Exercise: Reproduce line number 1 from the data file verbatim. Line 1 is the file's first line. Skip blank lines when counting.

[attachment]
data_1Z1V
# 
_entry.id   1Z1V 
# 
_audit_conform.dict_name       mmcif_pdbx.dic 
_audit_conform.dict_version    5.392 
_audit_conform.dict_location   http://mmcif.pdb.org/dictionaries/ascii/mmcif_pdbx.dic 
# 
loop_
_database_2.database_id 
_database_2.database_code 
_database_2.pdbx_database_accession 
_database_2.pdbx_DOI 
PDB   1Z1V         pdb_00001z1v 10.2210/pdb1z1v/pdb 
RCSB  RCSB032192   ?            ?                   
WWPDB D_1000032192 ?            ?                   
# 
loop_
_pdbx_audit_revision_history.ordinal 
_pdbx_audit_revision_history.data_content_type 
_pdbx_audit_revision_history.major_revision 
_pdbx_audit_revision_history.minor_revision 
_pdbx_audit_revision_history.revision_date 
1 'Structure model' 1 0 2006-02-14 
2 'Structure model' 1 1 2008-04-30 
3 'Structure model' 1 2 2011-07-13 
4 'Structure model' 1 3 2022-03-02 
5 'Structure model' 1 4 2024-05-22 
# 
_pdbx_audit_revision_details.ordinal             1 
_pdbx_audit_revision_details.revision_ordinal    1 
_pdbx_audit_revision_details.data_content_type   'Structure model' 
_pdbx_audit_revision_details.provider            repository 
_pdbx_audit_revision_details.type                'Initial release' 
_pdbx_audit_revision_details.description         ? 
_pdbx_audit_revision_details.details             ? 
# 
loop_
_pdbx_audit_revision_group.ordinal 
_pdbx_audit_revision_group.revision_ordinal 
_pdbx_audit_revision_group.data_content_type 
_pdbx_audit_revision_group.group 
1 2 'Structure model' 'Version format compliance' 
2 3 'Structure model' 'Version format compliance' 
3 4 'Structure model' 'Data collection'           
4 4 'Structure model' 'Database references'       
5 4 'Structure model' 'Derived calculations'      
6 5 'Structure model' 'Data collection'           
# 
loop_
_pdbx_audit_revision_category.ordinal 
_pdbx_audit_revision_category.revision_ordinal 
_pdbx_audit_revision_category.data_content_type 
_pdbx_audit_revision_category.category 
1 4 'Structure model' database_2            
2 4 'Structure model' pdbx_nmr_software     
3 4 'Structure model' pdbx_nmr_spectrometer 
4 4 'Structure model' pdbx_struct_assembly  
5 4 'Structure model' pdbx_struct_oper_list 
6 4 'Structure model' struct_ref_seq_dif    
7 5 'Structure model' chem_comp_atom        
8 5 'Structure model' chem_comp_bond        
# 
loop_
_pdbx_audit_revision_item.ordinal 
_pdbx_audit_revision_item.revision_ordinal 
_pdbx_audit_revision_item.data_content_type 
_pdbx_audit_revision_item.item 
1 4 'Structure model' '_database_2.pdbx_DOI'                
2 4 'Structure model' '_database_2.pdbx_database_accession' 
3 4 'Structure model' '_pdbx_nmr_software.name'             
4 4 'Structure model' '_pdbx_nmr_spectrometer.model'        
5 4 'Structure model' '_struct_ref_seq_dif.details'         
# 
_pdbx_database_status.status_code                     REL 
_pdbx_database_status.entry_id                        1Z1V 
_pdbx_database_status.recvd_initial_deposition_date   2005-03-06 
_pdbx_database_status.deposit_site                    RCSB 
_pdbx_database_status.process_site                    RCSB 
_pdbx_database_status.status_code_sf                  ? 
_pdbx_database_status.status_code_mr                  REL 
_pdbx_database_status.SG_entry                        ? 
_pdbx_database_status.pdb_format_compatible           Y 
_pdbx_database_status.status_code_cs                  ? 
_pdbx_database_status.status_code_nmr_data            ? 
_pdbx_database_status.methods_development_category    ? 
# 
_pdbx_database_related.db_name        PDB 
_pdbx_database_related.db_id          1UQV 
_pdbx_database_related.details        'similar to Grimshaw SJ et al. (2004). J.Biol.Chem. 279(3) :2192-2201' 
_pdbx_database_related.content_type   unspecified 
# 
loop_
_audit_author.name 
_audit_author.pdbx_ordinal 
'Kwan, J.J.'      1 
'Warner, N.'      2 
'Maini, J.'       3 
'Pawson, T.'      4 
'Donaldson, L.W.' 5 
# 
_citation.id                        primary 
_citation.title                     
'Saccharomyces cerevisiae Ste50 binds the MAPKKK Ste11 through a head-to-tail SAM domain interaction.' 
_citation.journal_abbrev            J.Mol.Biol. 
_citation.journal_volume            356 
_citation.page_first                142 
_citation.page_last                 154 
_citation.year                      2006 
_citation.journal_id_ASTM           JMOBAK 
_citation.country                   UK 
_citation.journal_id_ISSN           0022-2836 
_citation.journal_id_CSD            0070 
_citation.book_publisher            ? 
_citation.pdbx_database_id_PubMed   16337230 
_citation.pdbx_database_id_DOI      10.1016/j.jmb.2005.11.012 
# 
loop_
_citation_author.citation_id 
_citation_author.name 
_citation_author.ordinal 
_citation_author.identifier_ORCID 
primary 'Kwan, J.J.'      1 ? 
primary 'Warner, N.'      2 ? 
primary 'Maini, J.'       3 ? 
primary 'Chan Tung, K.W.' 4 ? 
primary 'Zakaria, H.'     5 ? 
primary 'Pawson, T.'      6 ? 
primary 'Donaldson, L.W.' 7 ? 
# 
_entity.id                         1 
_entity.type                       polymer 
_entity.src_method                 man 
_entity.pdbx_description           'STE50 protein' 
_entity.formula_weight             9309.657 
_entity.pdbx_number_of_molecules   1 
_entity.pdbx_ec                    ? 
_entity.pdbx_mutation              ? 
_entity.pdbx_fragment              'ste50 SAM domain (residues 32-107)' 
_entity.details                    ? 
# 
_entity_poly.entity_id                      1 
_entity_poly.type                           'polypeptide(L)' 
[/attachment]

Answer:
data_1Z1V